My college research experience from my Bachelor's was well over twenty years ago (not to date myself, ha ha!) and even for my Master's degree, that was also 12 years ago! Now, we're in the middle of a once-in-a-lifetime pandemic! So both of these factors considered, I realize the college research experience is different now than how I remember it. However, all that aside, I truly found the most helpful tool for me was to visit the prospective schools I was interested in IN PERSON. That made all the difference in both my undergraduate and graduate school choice in deciding which schools were the best fit for me. Being able to visit campus in person, meet with academic staff, professors, current students, even sit in on a class, those were all significant and very influential in the final decisions that I made. Even if due to the pandemic right now those visits have to be virtual, at least it's something to put you in the right direction.
I would also encourage you, if you haven't done so already, to make a list of your "wants" and "needs" for college, the factors that are most important to you. This too will help you narrow down the school that has the most of what you're looking for. Try not to worry or stress too much... this isn't a irreversible decision... and as cliché as this sounds, trust your heart and your gut. I truly believe when you've found the right college or university for you, you'll know.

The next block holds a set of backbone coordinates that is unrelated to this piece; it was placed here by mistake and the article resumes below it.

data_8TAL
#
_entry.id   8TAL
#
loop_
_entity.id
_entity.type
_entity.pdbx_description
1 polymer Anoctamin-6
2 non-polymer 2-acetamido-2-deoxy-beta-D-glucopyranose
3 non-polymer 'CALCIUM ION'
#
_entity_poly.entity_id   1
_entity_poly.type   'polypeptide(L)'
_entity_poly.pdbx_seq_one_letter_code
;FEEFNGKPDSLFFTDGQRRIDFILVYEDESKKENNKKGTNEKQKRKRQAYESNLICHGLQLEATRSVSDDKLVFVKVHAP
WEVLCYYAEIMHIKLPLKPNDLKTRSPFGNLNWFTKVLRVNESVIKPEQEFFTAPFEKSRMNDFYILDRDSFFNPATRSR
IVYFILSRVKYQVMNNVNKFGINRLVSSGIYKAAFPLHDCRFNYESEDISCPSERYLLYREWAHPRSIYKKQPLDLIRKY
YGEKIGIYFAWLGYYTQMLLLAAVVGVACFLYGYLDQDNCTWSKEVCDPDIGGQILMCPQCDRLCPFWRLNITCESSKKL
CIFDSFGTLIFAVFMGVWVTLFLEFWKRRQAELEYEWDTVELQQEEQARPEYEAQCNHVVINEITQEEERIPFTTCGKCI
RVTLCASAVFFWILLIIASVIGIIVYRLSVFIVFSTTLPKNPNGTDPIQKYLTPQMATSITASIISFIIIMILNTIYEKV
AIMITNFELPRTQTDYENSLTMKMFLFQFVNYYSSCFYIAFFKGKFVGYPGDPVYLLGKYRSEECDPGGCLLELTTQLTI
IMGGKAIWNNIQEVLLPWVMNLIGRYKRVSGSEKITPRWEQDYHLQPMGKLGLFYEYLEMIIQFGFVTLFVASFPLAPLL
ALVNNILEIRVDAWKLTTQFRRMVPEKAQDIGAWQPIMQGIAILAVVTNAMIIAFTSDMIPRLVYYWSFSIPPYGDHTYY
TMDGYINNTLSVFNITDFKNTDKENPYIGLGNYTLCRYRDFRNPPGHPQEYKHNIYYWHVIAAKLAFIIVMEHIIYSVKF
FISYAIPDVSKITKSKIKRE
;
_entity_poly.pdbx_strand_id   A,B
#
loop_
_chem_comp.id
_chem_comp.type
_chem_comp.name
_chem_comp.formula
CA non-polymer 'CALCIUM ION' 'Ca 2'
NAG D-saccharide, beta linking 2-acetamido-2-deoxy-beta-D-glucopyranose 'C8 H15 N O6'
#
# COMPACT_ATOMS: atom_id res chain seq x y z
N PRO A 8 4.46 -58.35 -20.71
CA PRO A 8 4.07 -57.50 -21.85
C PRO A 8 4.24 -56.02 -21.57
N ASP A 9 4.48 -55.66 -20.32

You've received some great advice thus far. Some advice I can provide based on my personal experience is creating a spreadsheet to compare colleges of interest based on factors such as potential majors you would be interested in, whether they offer activities you may be interested in (such as greek life, professional fraternities, club sports, etc.), average test scores/GPAs of accepted students, distance from home, tuition costs, housing/boarding costs, details regarding campus environment (suburban area? close to major city? rural?), as well as highlighting pros/cons based on these characteristics. I found outlining the differences between the colleges you have interest in applying to will help narrow down your list and maybe discover what schools may have more of what you are looking for. Once I narrowed down my list, I scheduled tours of campus to get a better feel of what my day to day life would be like.